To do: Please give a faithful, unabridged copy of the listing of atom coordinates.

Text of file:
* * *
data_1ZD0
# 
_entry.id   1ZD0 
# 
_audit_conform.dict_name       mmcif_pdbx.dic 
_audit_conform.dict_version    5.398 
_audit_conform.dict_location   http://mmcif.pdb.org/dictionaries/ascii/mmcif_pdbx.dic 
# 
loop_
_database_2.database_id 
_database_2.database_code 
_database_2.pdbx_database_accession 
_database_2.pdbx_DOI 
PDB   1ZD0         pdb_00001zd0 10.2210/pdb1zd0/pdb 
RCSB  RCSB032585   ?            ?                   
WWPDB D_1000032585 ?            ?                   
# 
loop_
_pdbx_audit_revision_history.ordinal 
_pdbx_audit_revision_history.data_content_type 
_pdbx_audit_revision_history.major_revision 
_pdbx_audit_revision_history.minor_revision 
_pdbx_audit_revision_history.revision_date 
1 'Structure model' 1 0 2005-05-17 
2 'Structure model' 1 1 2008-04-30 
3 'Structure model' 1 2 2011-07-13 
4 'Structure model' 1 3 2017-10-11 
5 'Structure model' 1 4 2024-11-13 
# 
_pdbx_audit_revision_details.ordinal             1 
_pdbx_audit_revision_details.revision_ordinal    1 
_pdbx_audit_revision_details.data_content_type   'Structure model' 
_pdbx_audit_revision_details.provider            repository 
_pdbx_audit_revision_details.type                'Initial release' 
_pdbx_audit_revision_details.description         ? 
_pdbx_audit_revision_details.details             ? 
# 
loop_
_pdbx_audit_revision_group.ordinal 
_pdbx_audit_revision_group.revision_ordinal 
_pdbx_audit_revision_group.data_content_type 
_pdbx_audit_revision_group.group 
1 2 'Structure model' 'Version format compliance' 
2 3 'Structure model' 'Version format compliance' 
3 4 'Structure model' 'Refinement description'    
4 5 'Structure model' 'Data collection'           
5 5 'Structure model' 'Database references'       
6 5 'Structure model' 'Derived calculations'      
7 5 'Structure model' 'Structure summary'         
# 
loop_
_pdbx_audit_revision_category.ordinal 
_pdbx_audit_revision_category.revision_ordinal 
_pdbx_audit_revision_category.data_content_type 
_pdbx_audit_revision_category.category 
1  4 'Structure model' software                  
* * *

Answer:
data_1ZD0
# 
_entry.id   1ZD0 
# 
_audit_conform.dict_name       mmcif_pdbx.dic 
_audit_conform.dict_version    5.398 
_audit_conform.dict_location   http://mmcif.pdb.org/dictionaries/ascii/mmcif_pdbx.dic 
# 
loop_
_database_2.database_id 
_database_2.database_code 
_database_2.pdbx_database_accession 
_database_2.pdbx_DOI 
PDB   1ZD0         pdb_00001zd0 10.2210/pdb1zd0/pdb 
RCSB  RCSB032585   ?            ?                   
WWPDB D_1000032585 ?            ?                   
# 
loop_
_pdbx_audit_revision_history.ordinal 
_pdbx_audit_revision_history.data_content_type 
_pdbx_audit_revision_history.major_revision 
_pdbx_audit_revision_history.minor_revision 
_pdbx_audit_revision_history.revision_date 
1 'Structure model' 1 0 2005-05-17 
2 'Structure model' 1 1 2008-04-30 
3 'Structure model' 1 2 2011-07-13 
4 'Structure model' 1 3 2017-10-11 
5 'Structure model' 1 4 2024-11-13 
# 
_pdbx_audit_revision_details.ordinal             1 
_pdbx_audit_revision_details.revision_ordinal    1 
_pdbx_audit_revision_details.data_content_type   'Structure model' 
_pdbx_audit_revision_details.provider            repository 
_pdbx_audit_revision_details.type                'Initial release' 
_pdbx_audit_revision_details.description         ? 
_pdbx_audit_revision_details.details             ? 
# 
loop_
_pdbx_audit_revision_group.ordinal 
_pdbx_audit_revision_group.revision_ordinal 
_pdbx_audit_revision_group.data_content_type 
_pdbx_audit_revision_group.group 
1 2 'Structure model' 'Version format compliance' 
2 3 'Structure model' 'Version format compliance' 
3 4 'Structure model' 'Refinement description'    
4 5 'Structure model' 'Data collection'           
5 5 'Structure model' 'Database references'       
6 5 'Structure model' 'Derived calculations'      
7 5 'Structure model' 'Structure summary'         
# 
loop_
_pdbx_audit_revision_category.ordinal 
_pdbx_audit_revision_category.revision_ordinal 
_pdbx_audit_revision_category.data_content_type 
_pdbx_audit_revision_category.category 
1  4 'Structure model' software                  